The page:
Washoku Wednesday: Osechi Black Beans

(It’s been a few months but my favorite food blogger Courtney is back! Glad to have her posting again here on Uncovering Japan!)

I can’t believe we’re getting ready to ring in 2016! This past year has zoomed by for me, and was particularly exciting/exhausting as we made the move back to Japan in late October. Life since landing in Japan has been full steam ahead getting settled in our new house, neighborhood, life.

I’m looking forward to ringing in the new year with family and friends, and setting intentions for this year. To continue to explore Japan, its people, and culture. Deepen my practice of chado Japanese tea lessons. Relish in watching my inquisitive toddler interact with the people and culture of the country she was born in.

Happy New Years and enjoy these delicious recipes for creating your own osechi ryori at home. May you welcome good health, prosperity, and life this year.

Kuromame (Sweet Simmered Black Soy Beans)
from La Fuji Mama
Makes 8 to 10 servings

10.5 ounces kuromame (dried black soybeans)
11 cups water
1 1/2 cups granulated sugar
2 1/2 teaspoons soy sauce
1 teaspoon baking soda

1. Thoroughly rinse the beans in cool water, then drain and set aside.

2. Bring the water to a boil in a large pot. Then add the sugar, soy sauce, and baking soda and let simmer for 3 minutes, then remove from the heat. Add the rinsed beans to the bot, cover, and let the beans soak overnight.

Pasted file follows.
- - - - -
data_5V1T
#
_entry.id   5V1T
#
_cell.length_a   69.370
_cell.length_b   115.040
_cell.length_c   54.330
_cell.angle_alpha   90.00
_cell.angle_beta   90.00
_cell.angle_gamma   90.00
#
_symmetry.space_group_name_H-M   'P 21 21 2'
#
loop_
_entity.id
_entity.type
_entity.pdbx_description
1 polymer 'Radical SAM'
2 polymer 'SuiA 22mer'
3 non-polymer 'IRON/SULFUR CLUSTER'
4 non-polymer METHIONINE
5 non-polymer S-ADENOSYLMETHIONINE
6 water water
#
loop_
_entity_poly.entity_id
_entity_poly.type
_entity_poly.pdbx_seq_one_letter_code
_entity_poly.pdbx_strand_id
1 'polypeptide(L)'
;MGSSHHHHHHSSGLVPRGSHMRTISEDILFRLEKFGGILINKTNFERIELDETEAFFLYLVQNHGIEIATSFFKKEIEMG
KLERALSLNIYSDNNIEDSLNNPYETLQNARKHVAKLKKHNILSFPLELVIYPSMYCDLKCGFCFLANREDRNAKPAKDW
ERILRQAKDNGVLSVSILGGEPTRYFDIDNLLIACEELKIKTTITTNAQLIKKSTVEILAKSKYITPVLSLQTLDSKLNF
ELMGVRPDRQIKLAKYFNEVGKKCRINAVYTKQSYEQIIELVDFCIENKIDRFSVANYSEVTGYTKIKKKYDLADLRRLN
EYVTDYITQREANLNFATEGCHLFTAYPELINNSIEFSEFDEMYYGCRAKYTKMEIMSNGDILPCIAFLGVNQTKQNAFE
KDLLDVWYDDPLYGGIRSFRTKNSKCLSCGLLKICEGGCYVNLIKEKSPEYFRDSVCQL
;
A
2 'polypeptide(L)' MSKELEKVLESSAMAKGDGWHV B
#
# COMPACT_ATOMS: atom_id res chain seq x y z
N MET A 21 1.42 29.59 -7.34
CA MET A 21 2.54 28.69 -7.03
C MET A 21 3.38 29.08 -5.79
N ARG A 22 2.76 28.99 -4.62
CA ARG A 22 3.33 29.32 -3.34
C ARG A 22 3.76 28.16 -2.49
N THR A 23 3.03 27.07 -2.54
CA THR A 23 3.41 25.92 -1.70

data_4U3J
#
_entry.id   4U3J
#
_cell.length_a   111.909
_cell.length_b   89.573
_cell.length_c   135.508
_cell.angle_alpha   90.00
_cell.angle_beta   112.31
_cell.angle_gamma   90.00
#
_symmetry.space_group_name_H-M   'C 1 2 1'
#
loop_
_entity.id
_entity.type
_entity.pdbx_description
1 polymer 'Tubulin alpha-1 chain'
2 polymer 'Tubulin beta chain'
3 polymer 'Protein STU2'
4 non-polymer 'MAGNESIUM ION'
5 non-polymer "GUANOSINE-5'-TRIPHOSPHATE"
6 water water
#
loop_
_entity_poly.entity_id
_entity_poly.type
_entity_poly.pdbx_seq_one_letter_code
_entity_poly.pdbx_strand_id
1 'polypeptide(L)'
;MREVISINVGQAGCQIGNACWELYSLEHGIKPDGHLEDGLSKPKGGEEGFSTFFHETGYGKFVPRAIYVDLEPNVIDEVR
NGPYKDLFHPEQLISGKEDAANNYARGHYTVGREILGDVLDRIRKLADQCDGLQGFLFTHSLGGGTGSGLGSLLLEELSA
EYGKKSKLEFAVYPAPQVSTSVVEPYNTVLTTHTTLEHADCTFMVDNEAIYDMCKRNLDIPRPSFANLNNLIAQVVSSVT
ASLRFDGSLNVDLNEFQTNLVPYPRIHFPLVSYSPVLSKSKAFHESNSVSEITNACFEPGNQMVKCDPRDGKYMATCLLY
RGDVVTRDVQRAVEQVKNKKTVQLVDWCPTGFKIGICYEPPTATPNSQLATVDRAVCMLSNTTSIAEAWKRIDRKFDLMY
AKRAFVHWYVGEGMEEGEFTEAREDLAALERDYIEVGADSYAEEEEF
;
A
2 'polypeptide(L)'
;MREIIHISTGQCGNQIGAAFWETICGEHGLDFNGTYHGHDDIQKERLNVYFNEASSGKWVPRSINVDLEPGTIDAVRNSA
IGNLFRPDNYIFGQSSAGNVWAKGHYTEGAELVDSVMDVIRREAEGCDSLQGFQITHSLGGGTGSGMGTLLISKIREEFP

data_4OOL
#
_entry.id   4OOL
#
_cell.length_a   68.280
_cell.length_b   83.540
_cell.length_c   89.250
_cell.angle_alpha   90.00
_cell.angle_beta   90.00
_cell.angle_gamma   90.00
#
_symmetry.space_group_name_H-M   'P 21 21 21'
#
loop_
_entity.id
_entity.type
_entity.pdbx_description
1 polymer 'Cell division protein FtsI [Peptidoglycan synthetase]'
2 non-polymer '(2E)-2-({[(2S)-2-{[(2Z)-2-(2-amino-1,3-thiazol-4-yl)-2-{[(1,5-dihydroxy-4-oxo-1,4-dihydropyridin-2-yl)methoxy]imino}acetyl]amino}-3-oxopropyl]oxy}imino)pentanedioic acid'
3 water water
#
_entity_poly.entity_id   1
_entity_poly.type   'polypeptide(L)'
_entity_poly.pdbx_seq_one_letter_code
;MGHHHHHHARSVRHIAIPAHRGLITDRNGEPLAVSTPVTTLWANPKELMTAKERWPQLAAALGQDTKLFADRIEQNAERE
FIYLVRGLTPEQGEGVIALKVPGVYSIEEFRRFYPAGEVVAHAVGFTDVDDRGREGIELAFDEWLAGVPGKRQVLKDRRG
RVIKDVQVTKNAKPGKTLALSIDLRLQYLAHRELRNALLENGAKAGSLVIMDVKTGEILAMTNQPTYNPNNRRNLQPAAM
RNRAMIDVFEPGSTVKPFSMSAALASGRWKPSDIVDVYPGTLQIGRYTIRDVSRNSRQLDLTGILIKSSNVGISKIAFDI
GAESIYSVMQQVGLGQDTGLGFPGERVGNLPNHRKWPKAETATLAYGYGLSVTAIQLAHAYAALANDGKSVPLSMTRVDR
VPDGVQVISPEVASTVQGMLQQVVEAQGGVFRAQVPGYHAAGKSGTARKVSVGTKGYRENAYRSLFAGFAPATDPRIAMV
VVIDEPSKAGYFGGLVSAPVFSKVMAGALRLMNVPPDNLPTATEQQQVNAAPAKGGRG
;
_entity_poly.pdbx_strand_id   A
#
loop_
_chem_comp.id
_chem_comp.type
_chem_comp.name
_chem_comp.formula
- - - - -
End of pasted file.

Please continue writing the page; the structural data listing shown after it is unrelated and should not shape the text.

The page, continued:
3. Place an otoshibuta (a small lid that fits inside the pan) in the pot, and simmer the beans on low heat for about 8 hours, adding additional water as needed so that the beans stay immersed. The beans are done when they are very tender.

Osechi (1)

Osechi Ryori from La Fuji Mama
La Fuji Mama actually has a pretty great write-up and basic instructions for simple osechi dishes. Make it and you can pretend you’re celebrating in Japan this New Years!

OSechi Ryori recipes from Just One Cookbook
As usual, I headed to Just One Cookbook for all my Japanese recipe needs and she did not disappoint. Traditional recipes, but many that are easier for those looking for an introduction to Japanese cuisine.

Osechi Ryori recipes from Cookpad
If you absolutely cannot find a specific Japanese recipe elsewhere, check Cookpad. It’s a Japanese website that has begun translating recipes to English. The website boasts over 125 osechi dishes!

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